Sunday, June 5, 2016

This Financial Bubble Is 8 Times Bigger Than The 2008 Subprime Crisis

"Submitted by Simon Black via,
On July 1, 2005, the Chairman of then President George W. Bush’s Council of Economic Advisors told a reporter from CNBC that,
“We’ve never had a decline in house prices on a nationwide basis. So, what I think is more likely is that house prices will slow, maybe stabilize, might slow consumption spending a bit. I don’t think it’s gonna drive the economy too far from its full employment path, though.”
His name was Ben Bernanke. And within a year he would become Chairman of the Federal Reserve.
Of course, we now know that he was dead wrong.
The housing market crashed and dragged the US economy with it. And Bernanke spent his entire tenure as Fed chairman dealing with the consequences.
One of the chief culprits of this debacle was the collapse of the sub-prime bubble.
Banks had spent years making sweetheart home loans to just about anyone who wanted to borrow, including high risk ‘sub-prime’ borrowers who were often insolvent and had little prospect of honoring the terms of the loan.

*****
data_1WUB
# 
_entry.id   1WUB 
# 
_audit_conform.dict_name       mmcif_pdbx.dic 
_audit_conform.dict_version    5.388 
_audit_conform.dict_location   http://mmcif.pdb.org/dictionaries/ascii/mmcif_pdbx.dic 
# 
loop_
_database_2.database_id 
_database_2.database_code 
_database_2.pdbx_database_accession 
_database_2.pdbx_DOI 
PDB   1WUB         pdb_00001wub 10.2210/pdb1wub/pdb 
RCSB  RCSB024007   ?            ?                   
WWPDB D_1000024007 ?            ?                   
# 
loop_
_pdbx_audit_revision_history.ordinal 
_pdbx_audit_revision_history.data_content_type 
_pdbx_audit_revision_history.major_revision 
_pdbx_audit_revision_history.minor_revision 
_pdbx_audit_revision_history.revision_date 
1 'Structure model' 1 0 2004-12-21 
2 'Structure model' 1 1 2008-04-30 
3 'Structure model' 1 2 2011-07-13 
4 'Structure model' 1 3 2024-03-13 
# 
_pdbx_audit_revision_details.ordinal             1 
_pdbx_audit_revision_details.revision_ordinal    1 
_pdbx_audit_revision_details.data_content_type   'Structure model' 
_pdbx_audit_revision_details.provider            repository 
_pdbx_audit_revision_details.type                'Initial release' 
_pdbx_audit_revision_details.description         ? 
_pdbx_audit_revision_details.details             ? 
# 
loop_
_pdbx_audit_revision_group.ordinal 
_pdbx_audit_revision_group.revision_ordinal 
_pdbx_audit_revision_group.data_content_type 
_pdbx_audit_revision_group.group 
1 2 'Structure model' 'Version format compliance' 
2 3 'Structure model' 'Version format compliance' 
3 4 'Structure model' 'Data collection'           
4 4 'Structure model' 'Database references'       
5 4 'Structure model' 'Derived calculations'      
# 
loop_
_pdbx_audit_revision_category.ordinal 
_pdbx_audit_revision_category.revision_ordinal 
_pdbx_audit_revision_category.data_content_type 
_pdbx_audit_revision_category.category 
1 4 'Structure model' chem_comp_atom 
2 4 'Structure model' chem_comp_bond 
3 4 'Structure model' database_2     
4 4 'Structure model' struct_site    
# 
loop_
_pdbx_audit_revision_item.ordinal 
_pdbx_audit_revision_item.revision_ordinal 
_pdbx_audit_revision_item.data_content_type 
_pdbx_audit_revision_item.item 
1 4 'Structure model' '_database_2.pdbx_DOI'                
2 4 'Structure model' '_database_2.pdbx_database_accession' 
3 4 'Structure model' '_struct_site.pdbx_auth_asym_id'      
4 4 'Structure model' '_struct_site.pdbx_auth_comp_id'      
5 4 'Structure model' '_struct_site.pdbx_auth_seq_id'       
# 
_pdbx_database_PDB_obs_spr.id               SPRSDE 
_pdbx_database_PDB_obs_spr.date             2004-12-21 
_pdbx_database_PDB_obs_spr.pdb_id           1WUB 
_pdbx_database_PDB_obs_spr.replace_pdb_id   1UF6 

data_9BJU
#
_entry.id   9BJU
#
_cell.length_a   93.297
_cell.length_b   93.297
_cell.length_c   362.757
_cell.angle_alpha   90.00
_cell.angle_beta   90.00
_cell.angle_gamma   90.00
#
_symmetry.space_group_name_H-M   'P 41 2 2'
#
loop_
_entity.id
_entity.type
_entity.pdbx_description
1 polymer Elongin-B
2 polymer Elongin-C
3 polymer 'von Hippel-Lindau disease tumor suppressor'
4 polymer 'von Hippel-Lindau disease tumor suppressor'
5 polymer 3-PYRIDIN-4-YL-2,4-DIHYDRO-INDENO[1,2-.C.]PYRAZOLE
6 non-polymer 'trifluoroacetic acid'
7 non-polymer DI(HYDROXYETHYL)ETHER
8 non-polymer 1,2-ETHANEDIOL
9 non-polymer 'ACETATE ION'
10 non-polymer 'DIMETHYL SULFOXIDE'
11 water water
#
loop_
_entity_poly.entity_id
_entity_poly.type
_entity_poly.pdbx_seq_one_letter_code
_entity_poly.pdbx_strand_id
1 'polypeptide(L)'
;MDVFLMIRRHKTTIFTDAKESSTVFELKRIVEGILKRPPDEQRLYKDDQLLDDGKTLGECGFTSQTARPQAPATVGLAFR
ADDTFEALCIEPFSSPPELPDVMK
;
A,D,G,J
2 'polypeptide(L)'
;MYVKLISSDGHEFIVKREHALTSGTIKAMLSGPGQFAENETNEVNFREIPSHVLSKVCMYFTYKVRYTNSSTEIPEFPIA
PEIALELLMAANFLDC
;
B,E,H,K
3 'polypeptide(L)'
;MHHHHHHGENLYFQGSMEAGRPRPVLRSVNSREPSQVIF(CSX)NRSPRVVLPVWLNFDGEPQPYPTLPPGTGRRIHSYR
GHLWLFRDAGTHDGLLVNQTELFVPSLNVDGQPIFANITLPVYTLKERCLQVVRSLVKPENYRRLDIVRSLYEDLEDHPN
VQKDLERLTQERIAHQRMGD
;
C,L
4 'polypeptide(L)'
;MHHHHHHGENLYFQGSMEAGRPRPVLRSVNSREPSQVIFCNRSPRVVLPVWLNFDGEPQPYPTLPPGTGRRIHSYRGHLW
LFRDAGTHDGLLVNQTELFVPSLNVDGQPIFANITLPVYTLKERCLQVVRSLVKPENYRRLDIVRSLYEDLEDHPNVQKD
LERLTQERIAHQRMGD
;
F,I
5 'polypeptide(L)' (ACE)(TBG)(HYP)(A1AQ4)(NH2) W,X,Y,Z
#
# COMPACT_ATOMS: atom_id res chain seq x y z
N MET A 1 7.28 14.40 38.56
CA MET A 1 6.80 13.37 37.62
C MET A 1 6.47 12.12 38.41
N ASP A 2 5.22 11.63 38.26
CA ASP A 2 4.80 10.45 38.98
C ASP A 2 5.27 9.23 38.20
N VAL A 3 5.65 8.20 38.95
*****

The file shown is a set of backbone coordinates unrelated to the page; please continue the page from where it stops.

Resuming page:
When the bubble got into full swing, lending practices were so out of control that banks routinely offered no-money-down mortgages to subprime borrowers.
The deals got even sweeter, with banks making 102% and even 105% loans.
In other words, they would loan the entire purchase price of a home plus closing costs, and then kick in a little bit extra for the borrower to put in his/her pocket.
So basically these subprime home buyers were getting paid to borrow money.
Of course, we know how that all turned out. By 2008 the entire system crashed, and the post-game analysis had some pretty obvious conclusions:
Bad things tend to happen when you pay people to borrow money, especially when they’re not particularly creditworthy.
Thank goodness no one in finance engages in such risky behavior anymore!
Or do they?
Today, subprime is back.
There’s been a lot of talk lately about a growing bubble in the subprime auto loan market, and even student loans.

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